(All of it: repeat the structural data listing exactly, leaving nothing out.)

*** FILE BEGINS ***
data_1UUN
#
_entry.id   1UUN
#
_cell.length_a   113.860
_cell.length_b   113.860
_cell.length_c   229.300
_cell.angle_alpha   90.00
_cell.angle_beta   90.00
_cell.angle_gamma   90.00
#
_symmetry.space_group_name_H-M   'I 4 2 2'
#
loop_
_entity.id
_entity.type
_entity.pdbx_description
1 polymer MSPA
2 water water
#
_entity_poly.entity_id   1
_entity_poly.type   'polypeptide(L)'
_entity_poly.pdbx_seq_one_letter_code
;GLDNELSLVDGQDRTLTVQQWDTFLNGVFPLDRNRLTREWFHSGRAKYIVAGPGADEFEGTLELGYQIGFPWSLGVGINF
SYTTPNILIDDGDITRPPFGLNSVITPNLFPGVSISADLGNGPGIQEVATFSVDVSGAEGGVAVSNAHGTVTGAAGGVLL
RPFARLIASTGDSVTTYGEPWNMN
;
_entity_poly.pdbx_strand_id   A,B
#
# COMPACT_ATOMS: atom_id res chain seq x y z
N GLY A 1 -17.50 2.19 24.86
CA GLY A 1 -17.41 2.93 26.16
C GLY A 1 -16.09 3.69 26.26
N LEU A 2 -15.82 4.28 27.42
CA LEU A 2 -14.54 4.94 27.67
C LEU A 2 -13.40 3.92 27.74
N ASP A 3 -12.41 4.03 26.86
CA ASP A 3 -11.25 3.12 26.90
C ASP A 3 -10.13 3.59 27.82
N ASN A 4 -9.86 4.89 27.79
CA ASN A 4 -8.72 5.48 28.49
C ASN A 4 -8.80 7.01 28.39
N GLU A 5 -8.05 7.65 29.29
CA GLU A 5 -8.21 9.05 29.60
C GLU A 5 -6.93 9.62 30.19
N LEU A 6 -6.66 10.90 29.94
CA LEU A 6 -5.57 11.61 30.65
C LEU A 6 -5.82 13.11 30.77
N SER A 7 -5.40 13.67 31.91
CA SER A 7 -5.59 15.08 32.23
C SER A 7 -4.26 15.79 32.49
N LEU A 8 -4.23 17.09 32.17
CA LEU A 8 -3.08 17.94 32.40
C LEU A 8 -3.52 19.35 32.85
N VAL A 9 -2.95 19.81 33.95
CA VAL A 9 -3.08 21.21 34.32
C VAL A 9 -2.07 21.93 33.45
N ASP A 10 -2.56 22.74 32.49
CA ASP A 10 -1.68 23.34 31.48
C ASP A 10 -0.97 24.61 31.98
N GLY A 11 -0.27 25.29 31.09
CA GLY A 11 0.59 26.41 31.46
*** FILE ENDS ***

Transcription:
data_1UUN
#
_entry.id   1UUN
#
_cell.length_a   113.860
_cell.length_b   113.860
_cell.length_c   229.300
_cell.angle_alpha   90.00
_cell.angle_beta   90.00
_cell.angle_gamma   90.00
#
_symmetry.space_group_name_H-M   'I 4 2 2'
#
loop_
_entity.id
_entity.type
_entity.pdbx_description
1 polymer MSPA
2 water water
#
_entity_poly.entity_id   1
_entity_poly.type   'polypeptide(L)'
_entity_poly.pdbx_seq_one_letter_code
;GLDNELSLVDGQDRTLTVQQWDTFLNGVFPLDRNRLTREWFHSGRAKYIVAGPGADEFEGTLELGYQIGFPWSLGVGINF
SYTTPNILIDDGDITRPPFGLNSVITPNLFPGVSISADLGNGPGIQEVATFSVDVSGAEGGVAVSNAHGTVTGAAGGVLL
RPFARLIASTGDSVTTYGEPWNMN
;
_entity_poly.pdbx_strand_id   A,B
#
# COMPACT_ATOMS: atom_id res chain seq x y z
N GLY A 1 -17.50 2.19 24.86
CA GLY A 1 -17.41 2.93 26.16
C GLY A 1 -16.09 3.69 26.26
N LEU A 2 -15.82 4.28 27.42
CA LEU A 2 -14.54 4.94 27.67
C LEU A 2 -13.40 3.92 27.74
N ASP A 3 -12.41 4.03 26.86
CA ASP A 3 -11.25 3.12 26.90
C ASP A 3 -10.13 3.59 27.82
N ASN A 4 -9.86 4.89 27.79
CA ASN A 4 -8.72 5.48 28.49
C ASN A 4 -8.80 7.01 28.39
N GLU A 5 -8.05 7.65 29.29
CA GLU A 5 -8.21 9.05 29.60
C GLU A 5 -6.93 9.62 30.19
N LEU A 6 -6.66 10.90 29.94
CA LEU A 6 -5.57 11.61 30.65
C LEU A 6 -5.82 13.11 30.77
N SER A 7 -5.40 13.67 31.91
CA SER A 7 -5.59 15.08 32.23
C SER A 7 -4.26 15.79 32.49
N LEU A 8 -4.23 17.09 32.17
CA LEU A 8 -3.08 17.94 32.40
C LEU A 8 -3.52 19.35 32.85
N VAL A 9 -2.95 19.81 33.95
CA VAL A 9 -3.08 21.21 34.32
C VAL A 9 -2.07 21.93 33.45
N ASP A 10 -2.56 22.74 32.49
CA ASP A 10 -1.68 23.34 31.48
C ASP A 10 -0.97 24.61 31.98
N GLY A 11 -0.27 25.29 31.09
CA GLY A 11 0.59 26.41 31.46